A nonprofit is giving tools to some children in Buncombe County to help them have greater success in school.
NC nonprofit ApSeed on July 13 distributed 200 educational tablets to preschool-aged children from low-income families in Buncombe County. The tablets are designed to make children “kindergarten-ready” — an opportunity that many underserved children might otherwise go without.
“Seedling” tablets are custom-built to help children get a head start on literacy. The tablets are pre-loaded with apps and have no internet access or camera to ensure the safety of the children using them, according to ApSeed. A backpack accompanies each Seedling, filled with supplies to teach important fine motor skills such as scissor usage and the ability to hold writing utensils.
“Our team designed the touchpad,” ApSeed Executive Director Dr. Julie Morrow said. “It has educational apps for children to practice their letters, sounds, numbers, shapes, colors. It varies, but we really market for 3- to 5-year-olds.”
At Wellington Estates Mobile Home Park, one of three June 13 distribution locations, Morrow was thanked by a father and son leaving with a new tablet, backpack and two big smiles. For Morrow, seeing children excited to learn underscores ApSeed’s importance.
“Seeing the kids light up — like that little boy, you know, just seeing his face light up and knowing that he’s going to have access, and knowing that the children that we provide for are going to have access to resources, and being able to go into 14 counties in North Carolina, being able to go into South Carolina, New York — we’ve been able to look at the difference that the Seedling makes with the children and the level of learning that happens for a child that has that,” Morrow said.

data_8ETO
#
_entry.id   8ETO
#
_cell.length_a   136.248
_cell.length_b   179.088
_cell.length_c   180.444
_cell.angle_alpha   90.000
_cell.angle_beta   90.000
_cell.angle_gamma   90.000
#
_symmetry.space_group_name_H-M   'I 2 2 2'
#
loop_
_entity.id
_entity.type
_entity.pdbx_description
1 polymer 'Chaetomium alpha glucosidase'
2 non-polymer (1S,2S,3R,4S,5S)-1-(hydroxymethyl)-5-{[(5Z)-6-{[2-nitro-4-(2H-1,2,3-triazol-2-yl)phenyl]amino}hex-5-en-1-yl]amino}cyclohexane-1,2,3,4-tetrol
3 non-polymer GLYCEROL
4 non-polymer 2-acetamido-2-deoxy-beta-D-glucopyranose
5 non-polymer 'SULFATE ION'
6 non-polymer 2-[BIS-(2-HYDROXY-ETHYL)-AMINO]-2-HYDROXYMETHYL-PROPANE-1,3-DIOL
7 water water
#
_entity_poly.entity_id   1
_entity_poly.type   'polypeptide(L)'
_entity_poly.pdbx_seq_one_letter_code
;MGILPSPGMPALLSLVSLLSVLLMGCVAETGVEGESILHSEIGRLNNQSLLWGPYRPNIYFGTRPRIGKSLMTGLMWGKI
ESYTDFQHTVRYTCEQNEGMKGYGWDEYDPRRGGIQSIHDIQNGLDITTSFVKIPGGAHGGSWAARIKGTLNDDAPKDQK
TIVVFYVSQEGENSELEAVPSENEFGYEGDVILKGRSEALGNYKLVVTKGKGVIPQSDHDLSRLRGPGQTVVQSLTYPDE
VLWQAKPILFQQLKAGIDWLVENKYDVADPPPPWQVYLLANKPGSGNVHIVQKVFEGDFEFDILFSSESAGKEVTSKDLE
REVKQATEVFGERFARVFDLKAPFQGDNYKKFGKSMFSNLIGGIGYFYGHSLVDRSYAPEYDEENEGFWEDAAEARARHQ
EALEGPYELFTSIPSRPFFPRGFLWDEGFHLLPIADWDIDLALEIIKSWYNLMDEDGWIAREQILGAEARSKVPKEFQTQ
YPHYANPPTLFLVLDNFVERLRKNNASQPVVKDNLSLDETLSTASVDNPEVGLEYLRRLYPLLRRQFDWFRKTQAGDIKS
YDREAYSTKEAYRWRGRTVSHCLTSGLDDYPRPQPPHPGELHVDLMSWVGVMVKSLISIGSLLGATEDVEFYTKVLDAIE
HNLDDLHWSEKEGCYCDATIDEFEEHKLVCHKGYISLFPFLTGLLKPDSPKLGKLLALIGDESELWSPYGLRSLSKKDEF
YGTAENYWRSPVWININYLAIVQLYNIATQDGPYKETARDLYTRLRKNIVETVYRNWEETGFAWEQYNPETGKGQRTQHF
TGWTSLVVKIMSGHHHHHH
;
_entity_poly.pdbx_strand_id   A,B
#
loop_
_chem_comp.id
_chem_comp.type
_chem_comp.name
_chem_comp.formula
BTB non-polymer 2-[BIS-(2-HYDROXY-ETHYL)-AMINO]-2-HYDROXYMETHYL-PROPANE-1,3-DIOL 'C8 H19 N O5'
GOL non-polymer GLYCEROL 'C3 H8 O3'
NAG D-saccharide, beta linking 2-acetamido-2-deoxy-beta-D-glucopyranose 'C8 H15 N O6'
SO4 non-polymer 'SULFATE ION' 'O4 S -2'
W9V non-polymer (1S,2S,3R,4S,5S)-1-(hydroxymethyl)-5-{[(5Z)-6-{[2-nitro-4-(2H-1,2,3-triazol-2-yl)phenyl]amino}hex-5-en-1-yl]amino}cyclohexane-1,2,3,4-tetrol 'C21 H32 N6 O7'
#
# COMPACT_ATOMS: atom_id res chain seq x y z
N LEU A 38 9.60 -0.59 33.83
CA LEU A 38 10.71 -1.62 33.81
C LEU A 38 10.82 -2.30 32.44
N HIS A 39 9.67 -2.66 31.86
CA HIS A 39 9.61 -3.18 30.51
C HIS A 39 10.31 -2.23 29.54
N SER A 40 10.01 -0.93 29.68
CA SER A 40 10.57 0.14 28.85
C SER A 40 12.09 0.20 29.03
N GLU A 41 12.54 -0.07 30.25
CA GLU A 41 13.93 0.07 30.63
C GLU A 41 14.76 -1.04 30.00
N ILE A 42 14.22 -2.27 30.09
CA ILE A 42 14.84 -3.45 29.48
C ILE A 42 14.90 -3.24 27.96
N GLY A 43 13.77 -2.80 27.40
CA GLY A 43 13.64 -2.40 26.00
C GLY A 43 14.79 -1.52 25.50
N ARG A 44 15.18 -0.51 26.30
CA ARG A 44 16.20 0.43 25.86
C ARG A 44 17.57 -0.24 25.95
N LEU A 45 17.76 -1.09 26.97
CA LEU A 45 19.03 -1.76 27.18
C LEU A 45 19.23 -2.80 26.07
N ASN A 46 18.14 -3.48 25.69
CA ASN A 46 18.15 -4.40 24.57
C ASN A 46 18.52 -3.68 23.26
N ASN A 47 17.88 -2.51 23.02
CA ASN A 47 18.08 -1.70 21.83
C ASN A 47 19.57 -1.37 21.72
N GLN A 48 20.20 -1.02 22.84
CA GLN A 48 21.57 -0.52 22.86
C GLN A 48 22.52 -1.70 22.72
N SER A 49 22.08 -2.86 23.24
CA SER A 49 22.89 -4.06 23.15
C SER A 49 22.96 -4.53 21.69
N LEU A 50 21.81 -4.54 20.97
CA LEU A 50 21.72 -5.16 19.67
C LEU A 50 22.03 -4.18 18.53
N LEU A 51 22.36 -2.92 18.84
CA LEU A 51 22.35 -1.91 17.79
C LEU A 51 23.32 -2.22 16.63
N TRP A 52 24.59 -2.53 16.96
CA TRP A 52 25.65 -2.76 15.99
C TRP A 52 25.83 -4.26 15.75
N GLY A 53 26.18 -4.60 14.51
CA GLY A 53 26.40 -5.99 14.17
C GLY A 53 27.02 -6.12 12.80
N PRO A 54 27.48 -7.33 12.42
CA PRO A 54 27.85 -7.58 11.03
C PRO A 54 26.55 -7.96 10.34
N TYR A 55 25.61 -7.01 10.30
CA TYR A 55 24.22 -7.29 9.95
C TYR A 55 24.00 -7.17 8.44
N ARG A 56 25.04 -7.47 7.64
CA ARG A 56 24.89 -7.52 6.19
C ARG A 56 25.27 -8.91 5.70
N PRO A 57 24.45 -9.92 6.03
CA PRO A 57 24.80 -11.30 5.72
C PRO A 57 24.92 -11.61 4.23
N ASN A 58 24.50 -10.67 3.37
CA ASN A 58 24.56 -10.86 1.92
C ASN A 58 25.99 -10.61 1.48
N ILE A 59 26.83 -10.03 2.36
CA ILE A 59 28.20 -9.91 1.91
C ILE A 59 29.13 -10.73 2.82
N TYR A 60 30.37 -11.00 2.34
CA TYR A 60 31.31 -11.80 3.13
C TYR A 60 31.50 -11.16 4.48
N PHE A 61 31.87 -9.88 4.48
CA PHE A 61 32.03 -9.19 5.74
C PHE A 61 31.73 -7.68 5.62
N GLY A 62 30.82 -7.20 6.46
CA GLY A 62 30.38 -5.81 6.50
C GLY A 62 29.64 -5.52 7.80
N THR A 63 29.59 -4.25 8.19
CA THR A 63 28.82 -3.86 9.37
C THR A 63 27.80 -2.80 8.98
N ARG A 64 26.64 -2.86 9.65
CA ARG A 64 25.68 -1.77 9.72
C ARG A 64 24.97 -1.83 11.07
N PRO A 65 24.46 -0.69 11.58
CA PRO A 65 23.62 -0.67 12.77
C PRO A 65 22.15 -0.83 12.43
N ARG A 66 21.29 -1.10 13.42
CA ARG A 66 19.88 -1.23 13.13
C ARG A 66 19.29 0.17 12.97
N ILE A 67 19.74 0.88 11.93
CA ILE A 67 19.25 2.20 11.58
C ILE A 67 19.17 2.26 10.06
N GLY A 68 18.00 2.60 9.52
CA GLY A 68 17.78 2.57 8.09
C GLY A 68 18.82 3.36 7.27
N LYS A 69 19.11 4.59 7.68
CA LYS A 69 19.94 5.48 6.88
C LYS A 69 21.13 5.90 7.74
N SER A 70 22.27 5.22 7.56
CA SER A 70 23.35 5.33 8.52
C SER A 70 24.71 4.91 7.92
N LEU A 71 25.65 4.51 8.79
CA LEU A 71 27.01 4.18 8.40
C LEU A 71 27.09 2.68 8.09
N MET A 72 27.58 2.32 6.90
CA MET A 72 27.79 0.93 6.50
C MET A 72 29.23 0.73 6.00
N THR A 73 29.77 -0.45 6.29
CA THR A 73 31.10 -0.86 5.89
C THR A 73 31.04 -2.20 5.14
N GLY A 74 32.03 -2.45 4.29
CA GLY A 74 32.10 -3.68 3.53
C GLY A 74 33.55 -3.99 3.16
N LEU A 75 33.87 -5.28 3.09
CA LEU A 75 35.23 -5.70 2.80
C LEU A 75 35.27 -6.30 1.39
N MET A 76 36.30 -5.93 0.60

An ApSeed news release said that underserved children are statistically less likely to be kindergarten-ready, which can stunt their opportunities for growth before they’ve even started school. The nonprofit provided statistics that shows the benefit of the thousands of ApSeed tablets distributed.
In Rowan County, preschoolers attending programs at four Title 1 (high poverty and high opportunity) schools showed improvements from 21% to 83% in learning letters and numbers in one school year. County Head Start programs surveyed scored 30% higher in literacy in one semester. In Yadkin County, children have scored 30% higher on identifying numbers and 40% on letter recognition since 2019.
“In the past six years we’ve done 15,000,” Morrow said. “Since April we will have done about 4,000 as of August, then after August we will have done about 7-8,000, and by the end of January we will have done about 10,000”
Rain began to fall at Wellington Estates, but neighborhood preschoolers and parents filed in all the same to receive their Seedlings. One mother accompanied by her two young daughters sat down with an ApSeed employee beneath the outdoor shelter for some instruction on how to make the most of her daughter’s new tablet.
“We do provide training,” Morrow said. “And on our website, if you go to our QR code, it takes them to videos that show them how-tos, and it also has parent activities and strategies for them.”
Each Seedling costs $163 to manufacture, but the families who receive them pay nothing for the tablets, training or backpacks stuffed with supplies. A $2.5 million grant from the NC Department of Public Instruction has allowed them to pursue their goal of equity for vulnerable populations of children, but Morrow said ApSeed will need funding to continue expanding.
“Our goal is to be in every county in North Carolina,” Morrow said. “So we’re looking for grants and opportunities so that we can provide for every child throughout North Carolina.”
Morrow said she hopes that the community will see how much their mission means to low-income families with preschoolers.
“I had a grandmother two weeks ago to show up at the office,” Morrow said. “It was on a Friday afternoon, and she had driven over an hour because the Seedling that they had, they’d used to the point that it was broken. She wanted a new one because he said that it was his favorite toy, and she wanted him to be kindergarten-ready.”
For more information or to get involved with ApSeed’s mission, visit its website.